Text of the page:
Nature constantly shows off its viciousness, its power, and its beauty to us with no days off. Deep in the majestic oceans of our planet live some of the most enigmatic creatures and evidence of life. Lebanese-American photographer Karim Iliya dares to venture into the deep abyss, where most have never been. Driven with patience, devotion, and brimmed with passion for nature, he graciously captures what we only dream of. Spending four years in Abu Dhabi, UAE, and four years in Bahrain, Karim is a globetrotter that has shown us how our efforts must be indispensable to cherish and safeguard our little blue planet.
Karim Iliya has proven to be an impressive time-stopper, leaving us his pictures to speak for themselves. He has repeatedly outdone himself over and over. Armed only with a lens and a wetsuit, his photographs have appeared numerous times on prestigious platforms globally, and earned himself the following awards and features:
2015-2016: HIPA (Hamdan Bin Mohamed Bin Rashid Al Maktoum International Photography Awards) – 2nd place, General category
2016: National Geographic – 2 page publication in the magazine
2017: National Geographic Nature photographer of the year – 1st place landscape
2018: Hasselblad Masters – Wildlife category winner
Karim shared with us his journey in dancing with whales, and of the magnetic bond that nature forms with us if we let it.
How did you start out as a whale photographer?
I started by photographing other animals underwater in Hawaii such as turtles and dolphins. The more time I spend in the water, the more my interest grew in photographing larger species like humpbacks, blue whales, orcas, and sperm whales. I finally made my way to Tonga to get in the water and photograph humpbacks. These days I run trips to take people swimming with humpback whales. Now, much of my efforts go into photographing the lives of whales.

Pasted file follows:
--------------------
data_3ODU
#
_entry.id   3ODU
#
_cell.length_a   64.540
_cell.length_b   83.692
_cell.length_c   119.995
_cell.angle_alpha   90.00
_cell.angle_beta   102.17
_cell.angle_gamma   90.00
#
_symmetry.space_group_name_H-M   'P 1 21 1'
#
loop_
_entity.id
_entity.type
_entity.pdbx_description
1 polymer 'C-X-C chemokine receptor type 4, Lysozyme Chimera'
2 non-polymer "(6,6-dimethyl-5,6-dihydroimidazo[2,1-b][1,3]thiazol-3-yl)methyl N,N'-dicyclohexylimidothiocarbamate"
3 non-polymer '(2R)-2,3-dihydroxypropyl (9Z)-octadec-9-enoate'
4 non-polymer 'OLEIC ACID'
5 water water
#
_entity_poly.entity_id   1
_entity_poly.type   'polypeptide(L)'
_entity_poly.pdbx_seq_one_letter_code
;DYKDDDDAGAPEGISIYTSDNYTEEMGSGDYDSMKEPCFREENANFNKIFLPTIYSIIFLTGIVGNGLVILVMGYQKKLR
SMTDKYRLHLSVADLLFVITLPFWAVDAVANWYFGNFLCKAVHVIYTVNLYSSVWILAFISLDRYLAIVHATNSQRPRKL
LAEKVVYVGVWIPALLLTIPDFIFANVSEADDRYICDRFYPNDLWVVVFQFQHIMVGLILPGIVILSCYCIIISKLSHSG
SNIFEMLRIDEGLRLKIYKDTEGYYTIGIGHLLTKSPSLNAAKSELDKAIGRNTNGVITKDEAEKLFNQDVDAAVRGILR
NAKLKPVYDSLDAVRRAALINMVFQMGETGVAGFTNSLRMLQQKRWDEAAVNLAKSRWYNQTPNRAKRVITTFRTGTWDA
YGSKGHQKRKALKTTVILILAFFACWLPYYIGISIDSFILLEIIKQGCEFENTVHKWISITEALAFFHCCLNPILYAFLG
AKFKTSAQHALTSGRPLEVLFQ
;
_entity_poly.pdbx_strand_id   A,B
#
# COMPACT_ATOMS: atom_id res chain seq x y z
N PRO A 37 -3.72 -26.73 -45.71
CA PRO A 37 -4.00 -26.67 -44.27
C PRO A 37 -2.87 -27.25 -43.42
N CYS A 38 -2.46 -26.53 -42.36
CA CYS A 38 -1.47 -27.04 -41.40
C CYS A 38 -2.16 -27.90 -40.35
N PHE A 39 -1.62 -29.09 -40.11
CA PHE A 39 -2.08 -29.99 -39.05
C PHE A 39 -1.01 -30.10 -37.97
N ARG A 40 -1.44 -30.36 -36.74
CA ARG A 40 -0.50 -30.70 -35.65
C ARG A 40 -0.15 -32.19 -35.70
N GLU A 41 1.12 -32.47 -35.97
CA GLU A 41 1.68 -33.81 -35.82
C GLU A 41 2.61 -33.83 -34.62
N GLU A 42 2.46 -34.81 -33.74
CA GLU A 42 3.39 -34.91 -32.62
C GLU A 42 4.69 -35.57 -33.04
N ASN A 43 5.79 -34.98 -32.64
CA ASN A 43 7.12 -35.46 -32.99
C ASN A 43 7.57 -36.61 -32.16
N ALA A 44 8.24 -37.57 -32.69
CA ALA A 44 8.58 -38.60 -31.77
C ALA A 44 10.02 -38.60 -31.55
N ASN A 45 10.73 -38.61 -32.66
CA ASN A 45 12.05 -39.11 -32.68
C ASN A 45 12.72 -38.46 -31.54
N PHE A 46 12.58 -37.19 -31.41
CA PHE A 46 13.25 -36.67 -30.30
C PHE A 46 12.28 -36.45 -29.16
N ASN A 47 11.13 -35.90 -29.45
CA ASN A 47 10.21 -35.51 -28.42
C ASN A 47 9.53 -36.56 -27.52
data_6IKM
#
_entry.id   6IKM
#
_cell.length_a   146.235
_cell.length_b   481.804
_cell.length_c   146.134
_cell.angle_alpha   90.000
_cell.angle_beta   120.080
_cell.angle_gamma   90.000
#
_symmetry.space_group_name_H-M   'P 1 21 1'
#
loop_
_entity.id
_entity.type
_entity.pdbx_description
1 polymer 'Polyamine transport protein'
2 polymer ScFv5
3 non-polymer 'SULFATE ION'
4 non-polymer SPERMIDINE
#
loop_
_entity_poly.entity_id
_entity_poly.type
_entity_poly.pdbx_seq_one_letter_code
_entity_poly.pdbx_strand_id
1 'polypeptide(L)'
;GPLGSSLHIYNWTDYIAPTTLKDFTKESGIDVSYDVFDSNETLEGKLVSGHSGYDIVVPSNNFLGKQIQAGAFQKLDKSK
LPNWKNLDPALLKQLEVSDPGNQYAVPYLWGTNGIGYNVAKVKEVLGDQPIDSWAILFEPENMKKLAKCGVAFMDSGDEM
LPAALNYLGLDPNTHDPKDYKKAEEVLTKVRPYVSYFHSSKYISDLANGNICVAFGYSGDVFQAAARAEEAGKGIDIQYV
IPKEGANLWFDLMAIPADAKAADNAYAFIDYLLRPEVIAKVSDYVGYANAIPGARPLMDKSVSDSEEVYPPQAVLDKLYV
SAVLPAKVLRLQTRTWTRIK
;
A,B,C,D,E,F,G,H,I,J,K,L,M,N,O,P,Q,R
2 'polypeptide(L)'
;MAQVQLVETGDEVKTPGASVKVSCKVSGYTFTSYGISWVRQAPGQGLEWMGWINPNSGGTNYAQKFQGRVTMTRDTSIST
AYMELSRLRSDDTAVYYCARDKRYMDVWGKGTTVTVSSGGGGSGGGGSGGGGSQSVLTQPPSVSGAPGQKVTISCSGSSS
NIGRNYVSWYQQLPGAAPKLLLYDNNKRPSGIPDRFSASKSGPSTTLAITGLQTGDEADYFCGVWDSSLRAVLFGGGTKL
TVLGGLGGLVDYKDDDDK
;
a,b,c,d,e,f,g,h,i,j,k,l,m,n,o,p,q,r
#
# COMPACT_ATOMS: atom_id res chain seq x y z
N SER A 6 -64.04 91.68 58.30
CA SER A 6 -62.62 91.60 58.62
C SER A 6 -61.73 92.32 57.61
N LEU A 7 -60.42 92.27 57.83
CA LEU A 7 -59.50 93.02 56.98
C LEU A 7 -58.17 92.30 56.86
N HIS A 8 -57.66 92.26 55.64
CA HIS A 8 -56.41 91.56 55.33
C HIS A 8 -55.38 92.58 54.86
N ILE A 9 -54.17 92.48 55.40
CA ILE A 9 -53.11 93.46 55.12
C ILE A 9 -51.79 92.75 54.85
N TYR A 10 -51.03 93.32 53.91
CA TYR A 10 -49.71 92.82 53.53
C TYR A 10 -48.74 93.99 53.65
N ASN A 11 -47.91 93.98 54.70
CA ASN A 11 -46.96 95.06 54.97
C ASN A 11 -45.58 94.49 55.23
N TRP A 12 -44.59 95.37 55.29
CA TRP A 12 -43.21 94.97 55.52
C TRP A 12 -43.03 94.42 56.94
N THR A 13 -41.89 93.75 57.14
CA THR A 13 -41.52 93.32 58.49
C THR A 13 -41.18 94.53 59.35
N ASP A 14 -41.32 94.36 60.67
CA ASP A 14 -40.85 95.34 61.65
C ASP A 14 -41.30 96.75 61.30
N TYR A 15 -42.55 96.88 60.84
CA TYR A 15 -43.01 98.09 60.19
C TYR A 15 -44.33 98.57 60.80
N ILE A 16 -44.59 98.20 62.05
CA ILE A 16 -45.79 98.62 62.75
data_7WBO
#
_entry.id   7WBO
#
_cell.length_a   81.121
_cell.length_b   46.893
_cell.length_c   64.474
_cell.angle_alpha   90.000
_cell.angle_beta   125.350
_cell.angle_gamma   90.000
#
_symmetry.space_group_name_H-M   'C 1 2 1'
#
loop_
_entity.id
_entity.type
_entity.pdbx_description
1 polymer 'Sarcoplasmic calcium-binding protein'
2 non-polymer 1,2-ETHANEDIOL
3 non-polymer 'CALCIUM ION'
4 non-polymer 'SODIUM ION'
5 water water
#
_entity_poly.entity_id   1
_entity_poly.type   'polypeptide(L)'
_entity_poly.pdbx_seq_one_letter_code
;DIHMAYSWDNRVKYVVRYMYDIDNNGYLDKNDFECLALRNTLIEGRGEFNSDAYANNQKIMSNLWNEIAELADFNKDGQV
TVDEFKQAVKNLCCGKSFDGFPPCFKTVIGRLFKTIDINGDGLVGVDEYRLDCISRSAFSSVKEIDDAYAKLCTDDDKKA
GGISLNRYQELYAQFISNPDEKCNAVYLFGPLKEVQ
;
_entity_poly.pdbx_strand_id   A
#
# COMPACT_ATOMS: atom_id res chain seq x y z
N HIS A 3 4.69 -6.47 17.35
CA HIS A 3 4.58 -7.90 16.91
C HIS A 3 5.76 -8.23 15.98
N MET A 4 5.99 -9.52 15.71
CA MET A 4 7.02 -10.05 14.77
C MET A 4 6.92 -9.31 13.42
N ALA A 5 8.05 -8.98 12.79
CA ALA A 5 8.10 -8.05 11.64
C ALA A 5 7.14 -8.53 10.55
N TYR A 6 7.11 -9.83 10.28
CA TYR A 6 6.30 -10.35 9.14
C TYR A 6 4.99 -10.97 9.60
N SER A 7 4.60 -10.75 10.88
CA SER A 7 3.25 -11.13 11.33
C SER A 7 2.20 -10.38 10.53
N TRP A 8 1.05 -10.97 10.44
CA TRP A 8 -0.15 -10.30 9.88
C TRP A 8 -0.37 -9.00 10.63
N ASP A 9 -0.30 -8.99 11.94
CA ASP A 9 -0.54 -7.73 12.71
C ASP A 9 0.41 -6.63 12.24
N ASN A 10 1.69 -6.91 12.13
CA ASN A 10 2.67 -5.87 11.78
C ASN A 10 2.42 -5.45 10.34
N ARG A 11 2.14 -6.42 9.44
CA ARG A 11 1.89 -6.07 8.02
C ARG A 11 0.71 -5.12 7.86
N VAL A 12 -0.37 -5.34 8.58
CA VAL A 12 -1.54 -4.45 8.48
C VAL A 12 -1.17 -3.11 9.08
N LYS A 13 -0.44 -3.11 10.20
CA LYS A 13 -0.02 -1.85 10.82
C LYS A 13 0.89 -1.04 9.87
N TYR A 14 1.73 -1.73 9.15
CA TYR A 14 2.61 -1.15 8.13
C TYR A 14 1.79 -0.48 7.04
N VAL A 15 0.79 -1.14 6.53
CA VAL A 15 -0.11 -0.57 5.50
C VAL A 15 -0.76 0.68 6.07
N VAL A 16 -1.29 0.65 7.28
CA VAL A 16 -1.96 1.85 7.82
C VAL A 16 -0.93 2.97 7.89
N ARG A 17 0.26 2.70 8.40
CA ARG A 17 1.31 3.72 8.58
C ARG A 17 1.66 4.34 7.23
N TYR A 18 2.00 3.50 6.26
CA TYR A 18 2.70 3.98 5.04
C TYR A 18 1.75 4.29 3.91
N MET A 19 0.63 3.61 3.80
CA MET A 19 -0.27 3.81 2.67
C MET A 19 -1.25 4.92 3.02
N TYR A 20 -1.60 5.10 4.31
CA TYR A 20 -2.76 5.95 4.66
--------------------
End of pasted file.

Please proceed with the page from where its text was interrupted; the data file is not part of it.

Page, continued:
What’s the feeling you get as you’re swimming alongside these magnificent creatures?
You feel very small and humble. Imagine a lizard next to you. This is about the size difference between a human and a blue whale. They are living giants, and yet they are often curious enough to come look at you. Humpback whale calves will sometimes come within arms reach, looking into your eyes while they roll around and play. Despite their size, they are gentle with humans. I have been in the water while whales were fighting, and yet they took care to avoid hurting me. Underwater, without the tug of gravity, you can move in all directions, like an astronaut, and interact with animals that seem to fly. We are so lucky to live on a planet with so many wonderful animals, and must do everything we can to keep it this way.
Besides underwater life, what kinds of photos do you enjoy capturing the most?
Anything where I am photographing the beauty of nature. I am fascinated by volcanoes, one of the most powerful forces on earth. There is nothing like standing in front of an exploding volcano, as molten lava covers a landscape. It feels like you have entered through the gates of hell. But while it is destructive, it is also a creative force. The islands of Hawaii were made from volcanoes, and over time the lava turns into fertile soil and life flourishes.
I also love to photograph animals in the wild. Large apex predators like tigers, lions, bears, and wolves. These are often misunderstood and feared animals that are responsible for keeping our planet healthy and keep the rest of the ecosystem in balance. Next on my list are polar bears, snow leopards, and black panthers in India.
Karim Iliya currently resides in Hawaii, and continues to organize underwater trips where he guides others on whale diving. His exploration of the vast and exhilarating blue world we share with these elegant and harmonious creatures reminds us how much vitality nature has yet to share with us. In a seemingly chaotic world, delving into the blue with Karim is the transition we need to enter a mode of tranquility.